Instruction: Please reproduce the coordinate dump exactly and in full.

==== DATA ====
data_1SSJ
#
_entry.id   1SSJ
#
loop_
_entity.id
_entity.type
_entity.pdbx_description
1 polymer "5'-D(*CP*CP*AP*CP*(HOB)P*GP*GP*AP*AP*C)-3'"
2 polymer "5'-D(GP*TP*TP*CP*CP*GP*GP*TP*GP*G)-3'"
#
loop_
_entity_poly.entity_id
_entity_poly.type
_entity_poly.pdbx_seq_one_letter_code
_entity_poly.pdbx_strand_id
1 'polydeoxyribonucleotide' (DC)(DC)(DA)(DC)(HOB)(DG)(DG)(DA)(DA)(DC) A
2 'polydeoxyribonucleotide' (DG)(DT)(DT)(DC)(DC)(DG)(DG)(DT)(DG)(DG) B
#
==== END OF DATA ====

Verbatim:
data_1SSJ
#
_entry.id   1SSJ
#
loop_
_entity.id
_entity.type
_entity.pdbx_description
1 polymer "5'-D(*CP*CP*AP*CP*(HOB)P*GP*GP*AP*AP*C)-3'"
2 polymer "5'-D(GP*TP*TP*CP*CP*GP*GP*TP*GP*G)-3'"
#
loop_
_entity_poly.entity_id
_entity_poly.type
_entity_poly.pdbx_seq_one_letter_code
_entity_poly.pdbx_strand_id
1 'polydeoxyribonucleotide' (DC)(DC)(DA)(DC)(HOB)(DG)(DG)(DA)(DA)(DC) A
2 'polydeoxyribonucleotide' (DG)(DT)(DT)(DC)(DC)(DG)(DG)(DT)(DG)(DG) B
#